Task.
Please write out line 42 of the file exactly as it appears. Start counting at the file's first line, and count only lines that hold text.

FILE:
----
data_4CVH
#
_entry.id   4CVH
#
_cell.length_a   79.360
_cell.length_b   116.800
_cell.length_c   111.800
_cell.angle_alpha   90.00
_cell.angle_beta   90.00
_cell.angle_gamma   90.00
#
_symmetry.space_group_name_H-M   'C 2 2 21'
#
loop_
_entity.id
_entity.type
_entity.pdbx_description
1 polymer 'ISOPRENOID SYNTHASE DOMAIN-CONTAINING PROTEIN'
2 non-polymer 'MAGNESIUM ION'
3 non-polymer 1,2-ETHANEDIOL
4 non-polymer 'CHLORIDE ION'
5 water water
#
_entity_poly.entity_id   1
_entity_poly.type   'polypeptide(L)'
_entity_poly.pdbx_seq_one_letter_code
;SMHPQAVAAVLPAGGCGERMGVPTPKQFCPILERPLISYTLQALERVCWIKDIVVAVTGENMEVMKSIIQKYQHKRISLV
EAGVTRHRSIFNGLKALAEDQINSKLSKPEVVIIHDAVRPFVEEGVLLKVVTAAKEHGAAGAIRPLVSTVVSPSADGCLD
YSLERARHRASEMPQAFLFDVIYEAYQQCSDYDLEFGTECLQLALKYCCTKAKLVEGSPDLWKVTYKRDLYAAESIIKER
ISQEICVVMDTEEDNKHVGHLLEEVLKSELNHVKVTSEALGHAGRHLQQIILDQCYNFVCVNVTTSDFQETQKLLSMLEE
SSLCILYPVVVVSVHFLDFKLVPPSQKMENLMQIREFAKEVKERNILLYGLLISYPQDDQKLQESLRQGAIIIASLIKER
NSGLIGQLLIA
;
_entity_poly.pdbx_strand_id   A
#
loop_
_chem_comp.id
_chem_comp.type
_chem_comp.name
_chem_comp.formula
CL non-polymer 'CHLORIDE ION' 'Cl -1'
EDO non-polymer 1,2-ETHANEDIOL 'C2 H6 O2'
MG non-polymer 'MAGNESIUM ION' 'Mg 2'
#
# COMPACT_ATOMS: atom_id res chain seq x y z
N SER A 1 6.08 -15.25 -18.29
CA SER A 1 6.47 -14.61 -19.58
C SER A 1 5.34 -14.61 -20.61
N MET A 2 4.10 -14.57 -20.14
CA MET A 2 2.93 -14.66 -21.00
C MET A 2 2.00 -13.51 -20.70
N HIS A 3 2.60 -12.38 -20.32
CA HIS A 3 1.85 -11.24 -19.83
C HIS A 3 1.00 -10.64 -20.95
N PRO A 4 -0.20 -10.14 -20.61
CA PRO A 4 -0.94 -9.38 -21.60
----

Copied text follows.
EDO non-polymer 1,2-ETHANEDIOL 'C2 H6 O2'